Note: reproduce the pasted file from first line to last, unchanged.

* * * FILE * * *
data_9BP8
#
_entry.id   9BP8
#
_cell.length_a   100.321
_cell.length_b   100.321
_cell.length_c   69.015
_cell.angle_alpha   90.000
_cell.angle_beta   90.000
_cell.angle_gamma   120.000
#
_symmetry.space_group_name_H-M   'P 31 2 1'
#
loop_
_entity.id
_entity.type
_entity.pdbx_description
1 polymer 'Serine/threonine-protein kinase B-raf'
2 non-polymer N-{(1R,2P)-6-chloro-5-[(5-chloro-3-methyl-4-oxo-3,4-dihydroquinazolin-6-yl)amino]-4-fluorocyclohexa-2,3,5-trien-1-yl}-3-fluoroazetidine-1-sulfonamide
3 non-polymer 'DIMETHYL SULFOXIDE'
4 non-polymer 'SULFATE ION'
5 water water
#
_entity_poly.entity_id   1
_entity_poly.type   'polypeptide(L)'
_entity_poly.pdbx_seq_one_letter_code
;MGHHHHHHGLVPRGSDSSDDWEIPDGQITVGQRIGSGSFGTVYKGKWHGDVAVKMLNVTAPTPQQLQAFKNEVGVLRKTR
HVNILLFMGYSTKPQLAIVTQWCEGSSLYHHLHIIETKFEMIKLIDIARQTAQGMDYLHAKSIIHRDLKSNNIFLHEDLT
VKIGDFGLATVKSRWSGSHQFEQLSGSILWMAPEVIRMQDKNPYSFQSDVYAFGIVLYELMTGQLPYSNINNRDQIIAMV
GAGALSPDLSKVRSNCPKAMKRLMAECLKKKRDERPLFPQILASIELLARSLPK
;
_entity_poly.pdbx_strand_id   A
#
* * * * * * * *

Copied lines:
data_9BP8
#
_entry.id   9BP8
#
_cell.length_a   100.321
_cell.length_b   100.321
_cell.length_c   69.015
_cell.angle_alpha   90.000
_cell.angle_beta   90.000
_cell.angle_gamma   120.000
#
_symmetry.space_group_name_H-M   'P 31 2 1'
#
loop_
_entity.id
_entity.type
_entity.pdbx_description
1 polymer 'Serine/threonine-protein kinase B-raf'
2 non-polymer N-{(1R,2P)-6-chloro-5-[(5-chloro-3-methyl-4-oxo-3,4-dihydroquinazolin-6-yl)amino]-4-fluorocyclohexa-2,3,5-trien-1-yl}-3-fluoroazetidine-1-sulfonamide
3 non-polymer 'DIMETHYL SULFOXIDE'
4 non-polymer 'SULFATE ION'
5 water water
#
_entity_poly.entity_id   1
_entity_poly.type   'polypeptide(L)'
_entity_poly.pdbx_seq_one_letter_code
;MGHHHHHHGLVPRGSDSSDDWEIPDGQITVGQRIGSGSFGTVYKGKWHGDVAVKMLNVTAPTPQQLQAFKNEVGVLRKTR
HVNILLFMGYSTKPQLAIVTQWCEGSSLYHHLHIIETKFEMIKLIDIARQTAQGMDYLHAKSIIHRDLKSNNIFLHEDLT
VKIGDFGLATVKSRWSGSHQFEQLSGSILWMAPEVIRMQDKNPYSFQSDVYAFGIVLYELMTGQLPYSNINNRDQIIAMV
GAGALSPDLSKVRSNCPKAMKRLMAECLKKKRDERPLFPQILASIELLARSLPK
;
_entity_poly.pdbx_strand_id   A
#